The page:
Intel ended its 30-year partnership with Microsoft, which was named the Wintel era, and has now joined hands with Google. The new partnership is a big news as it will bring new development in technology.
Chip manufacturer Intel has spared no efforts in trying to become to a major player in the mobile market, but it has come to naught - Intel had some business in the smartphone market in the last two years, but all the Intel chips are not available now.
Last year, Intel set up a partnership with Nokia to manufacture the Linux-based MeeGo OS for smartphones, but Nokia gave up MeeGo and adopted Microsoft's Windows Phone OS for its smartphones.
Now Intel hopes its work with Google will help it realize its dream, bringing its processors to mobile space and it could be the real winner of this deal. But as ARM and Nvidia has designed powerful hardware used for mobile phone, Intel has much to do to catch up. Rumors are buzzing that Intel is likely to design a new set of mobile processors because its current devices are not power-efficient enough.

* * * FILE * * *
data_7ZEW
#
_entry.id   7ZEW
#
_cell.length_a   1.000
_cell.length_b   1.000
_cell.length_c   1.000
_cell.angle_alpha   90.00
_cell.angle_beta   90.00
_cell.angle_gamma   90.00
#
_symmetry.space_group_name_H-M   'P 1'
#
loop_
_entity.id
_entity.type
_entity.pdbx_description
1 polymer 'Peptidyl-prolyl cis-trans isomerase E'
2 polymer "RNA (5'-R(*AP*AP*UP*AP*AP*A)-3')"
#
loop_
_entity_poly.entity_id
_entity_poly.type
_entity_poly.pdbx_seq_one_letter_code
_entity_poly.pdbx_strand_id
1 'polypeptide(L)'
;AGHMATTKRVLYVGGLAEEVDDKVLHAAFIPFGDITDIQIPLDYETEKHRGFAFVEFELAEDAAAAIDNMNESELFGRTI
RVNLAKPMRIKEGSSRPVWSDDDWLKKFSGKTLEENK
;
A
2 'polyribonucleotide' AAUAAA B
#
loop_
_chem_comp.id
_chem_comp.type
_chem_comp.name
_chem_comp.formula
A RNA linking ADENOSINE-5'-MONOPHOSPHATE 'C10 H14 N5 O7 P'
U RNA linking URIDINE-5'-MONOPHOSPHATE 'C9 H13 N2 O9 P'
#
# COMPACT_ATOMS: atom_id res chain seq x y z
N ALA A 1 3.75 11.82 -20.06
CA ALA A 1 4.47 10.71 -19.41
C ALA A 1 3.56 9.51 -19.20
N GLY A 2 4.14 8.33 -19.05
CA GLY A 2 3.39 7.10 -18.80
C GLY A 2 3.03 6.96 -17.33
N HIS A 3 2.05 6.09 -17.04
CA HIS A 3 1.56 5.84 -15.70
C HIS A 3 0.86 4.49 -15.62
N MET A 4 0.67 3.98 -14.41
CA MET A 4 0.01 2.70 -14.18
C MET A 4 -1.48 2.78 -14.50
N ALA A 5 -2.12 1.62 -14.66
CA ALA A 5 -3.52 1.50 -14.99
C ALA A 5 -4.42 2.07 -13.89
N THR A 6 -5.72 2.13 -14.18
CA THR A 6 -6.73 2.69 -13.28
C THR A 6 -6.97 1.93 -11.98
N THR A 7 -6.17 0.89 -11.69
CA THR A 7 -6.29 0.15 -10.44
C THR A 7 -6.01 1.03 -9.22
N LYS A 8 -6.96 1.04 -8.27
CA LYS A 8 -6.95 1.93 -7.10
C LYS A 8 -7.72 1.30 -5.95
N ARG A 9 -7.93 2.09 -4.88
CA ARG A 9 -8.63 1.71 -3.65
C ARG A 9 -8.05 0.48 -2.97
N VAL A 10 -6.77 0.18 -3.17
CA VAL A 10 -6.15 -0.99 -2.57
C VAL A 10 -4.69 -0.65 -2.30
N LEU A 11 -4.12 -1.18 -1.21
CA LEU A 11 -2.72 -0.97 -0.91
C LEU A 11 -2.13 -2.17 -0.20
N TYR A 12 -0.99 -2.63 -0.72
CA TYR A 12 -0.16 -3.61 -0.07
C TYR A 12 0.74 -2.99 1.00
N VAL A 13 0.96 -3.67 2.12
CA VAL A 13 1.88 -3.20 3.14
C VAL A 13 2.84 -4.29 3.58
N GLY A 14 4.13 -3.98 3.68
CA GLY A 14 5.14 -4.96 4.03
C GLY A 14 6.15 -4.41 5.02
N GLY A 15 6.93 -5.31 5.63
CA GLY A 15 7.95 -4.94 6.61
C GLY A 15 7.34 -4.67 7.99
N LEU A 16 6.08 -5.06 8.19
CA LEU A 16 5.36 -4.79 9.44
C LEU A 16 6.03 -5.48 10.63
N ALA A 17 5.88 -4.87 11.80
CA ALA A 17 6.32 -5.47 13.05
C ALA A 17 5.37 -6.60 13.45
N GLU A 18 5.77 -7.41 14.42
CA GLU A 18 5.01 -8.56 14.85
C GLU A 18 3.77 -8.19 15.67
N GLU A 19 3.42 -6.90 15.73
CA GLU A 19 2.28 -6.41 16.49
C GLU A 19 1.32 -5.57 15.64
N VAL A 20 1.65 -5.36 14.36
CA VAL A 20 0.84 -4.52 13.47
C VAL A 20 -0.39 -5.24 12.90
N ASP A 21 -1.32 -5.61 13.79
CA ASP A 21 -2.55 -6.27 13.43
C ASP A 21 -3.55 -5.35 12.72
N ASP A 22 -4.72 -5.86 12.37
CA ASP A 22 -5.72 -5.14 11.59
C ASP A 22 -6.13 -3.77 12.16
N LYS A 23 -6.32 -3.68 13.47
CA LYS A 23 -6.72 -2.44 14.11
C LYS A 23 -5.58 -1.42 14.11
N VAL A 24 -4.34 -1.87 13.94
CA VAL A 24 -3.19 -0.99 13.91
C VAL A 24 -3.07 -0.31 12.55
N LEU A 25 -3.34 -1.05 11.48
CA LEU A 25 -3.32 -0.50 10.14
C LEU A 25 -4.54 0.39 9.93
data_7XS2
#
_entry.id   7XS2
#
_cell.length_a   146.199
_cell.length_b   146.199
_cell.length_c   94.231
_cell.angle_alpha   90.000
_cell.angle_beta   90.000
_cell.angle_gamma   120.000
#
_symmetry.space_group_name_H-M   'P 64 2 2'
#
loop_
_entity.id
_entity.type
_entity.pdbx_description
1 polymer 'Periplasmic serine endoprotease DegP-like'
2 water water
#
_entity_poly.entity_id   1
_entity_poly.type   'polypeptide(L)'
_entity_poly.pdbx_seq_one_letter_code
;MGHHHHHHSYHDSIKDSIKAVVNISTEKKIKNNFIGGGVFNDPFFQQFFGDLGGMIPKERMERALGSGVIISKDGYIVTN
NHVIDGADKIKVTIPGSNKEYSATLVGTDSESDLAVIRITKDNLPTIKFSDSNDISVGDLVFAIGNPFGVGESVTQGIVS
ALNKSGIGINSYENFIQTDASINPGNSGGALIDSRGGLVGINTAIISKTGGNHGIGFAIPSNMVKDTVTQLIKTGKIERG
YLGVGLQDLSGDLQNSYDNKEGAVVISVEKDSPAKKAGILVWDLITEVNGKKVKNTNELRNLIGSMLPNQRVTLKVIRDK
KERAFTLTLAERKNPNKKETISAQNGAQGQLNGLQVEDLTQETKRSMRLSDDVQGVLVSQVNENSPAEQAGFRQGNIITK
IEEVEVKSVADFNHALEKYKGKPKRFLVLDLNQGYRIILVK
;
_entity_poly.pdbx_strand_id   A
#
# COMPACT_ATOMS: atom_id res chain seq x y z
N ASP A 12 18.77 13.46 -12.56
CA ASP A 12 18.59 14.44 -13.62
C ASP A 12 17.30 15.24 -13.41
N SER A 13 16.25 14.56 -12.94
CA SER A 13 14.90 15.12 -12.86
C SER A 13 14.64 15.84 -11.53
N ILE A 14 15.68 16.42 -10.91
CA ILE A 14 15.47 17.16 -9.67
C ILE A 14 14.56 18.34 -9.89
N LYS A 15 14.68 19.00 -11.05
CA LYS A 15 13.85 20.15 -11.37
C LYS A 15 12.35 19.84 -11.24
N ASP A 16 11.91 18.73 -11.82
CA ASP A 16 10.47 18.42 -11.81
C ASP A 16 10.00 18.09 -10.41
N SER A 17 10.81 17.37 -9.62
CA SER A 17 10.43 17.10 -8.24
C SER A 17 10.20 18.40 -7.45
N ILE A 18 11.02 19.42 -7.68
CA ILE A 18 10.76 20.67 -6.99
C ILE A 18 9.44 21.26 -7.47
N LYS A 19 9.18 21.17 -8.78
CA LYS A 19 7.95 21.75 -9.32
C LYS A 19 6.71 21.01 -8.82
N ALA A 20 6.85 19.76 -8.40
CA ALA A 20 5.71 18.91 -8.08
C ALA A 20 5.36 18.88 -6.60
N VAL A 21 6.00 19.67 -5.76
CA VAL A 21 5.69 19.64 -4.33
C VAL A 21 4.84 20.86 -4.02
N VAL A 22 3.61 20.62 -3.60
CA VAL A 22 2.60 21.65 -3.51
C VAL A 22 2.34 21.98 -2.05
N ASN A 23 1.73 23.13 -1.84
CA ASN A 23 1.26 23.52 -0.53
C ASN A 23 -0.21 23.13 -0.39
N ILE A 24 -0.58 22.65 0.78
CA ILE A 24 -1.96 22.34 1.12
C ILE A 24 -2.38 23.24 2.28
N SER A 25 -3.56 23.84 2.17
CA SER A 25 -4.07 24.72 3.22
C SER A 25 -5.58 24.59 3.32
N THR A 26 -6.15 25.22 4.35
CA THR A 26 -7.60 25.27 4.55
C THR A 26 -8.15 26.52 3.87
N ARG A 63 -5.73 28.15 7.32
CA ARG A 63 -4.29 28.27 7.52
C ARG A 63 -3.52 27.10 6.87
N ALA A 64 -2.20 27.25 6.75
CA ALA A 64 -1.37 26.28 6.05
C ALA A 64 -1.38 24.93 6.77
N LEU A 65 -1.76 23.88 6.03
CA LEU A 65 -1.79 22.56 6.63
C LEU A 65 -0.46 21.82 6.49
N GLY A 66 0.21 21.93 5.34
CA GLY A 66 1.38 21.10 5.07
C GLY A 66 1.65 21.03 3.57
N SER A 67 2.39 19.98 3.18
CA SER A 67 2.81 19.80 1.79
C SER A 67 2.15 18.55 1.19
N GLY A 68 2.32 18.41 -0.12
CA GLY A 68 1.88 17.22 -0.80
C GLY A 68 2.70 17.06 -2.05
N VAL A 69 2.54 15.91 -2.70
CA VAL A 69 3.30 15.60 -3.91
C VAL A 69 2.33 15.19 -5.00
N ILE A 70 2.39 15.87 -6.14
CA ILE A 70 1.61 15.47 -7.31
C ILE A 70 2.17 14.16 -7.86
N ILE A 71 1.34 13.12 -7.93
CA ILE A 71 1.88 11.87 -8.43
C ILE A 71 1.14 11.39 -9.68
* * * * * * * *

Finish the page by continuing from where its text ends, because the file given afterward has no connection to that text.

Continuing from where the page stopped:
Google is also happy to ink this deal. It's hard to work just with the ARM platform, so Google has to design many Android versions to suit it. Now a minor update can bring smartphones and tablets onto one version.
However, it needs to integrate Android and x86 architecture. What's more, when the ARM and x86 platforms develop, it has to do all the Android updating, consolidating and developing. But since it uses Intel's Atom instead of ARM-based chips, it could launch its products more quickly.
Paul Otellini, Intel CEO, promised that the new version would be much more power-efficient and capable than the original. Intel stated that its Medfield SoC will make the mobile devices speedy and responsive with fast graphics capabilities and long battery life.
It is believed that Intel-powered smartphones and tablets will appear in the first half of 2012. Dave Whalen, vice president of the Intel Architecture Group and general manager of the Ultra Mobility Group, said in an interview that Intel aim to deliver a handset next year.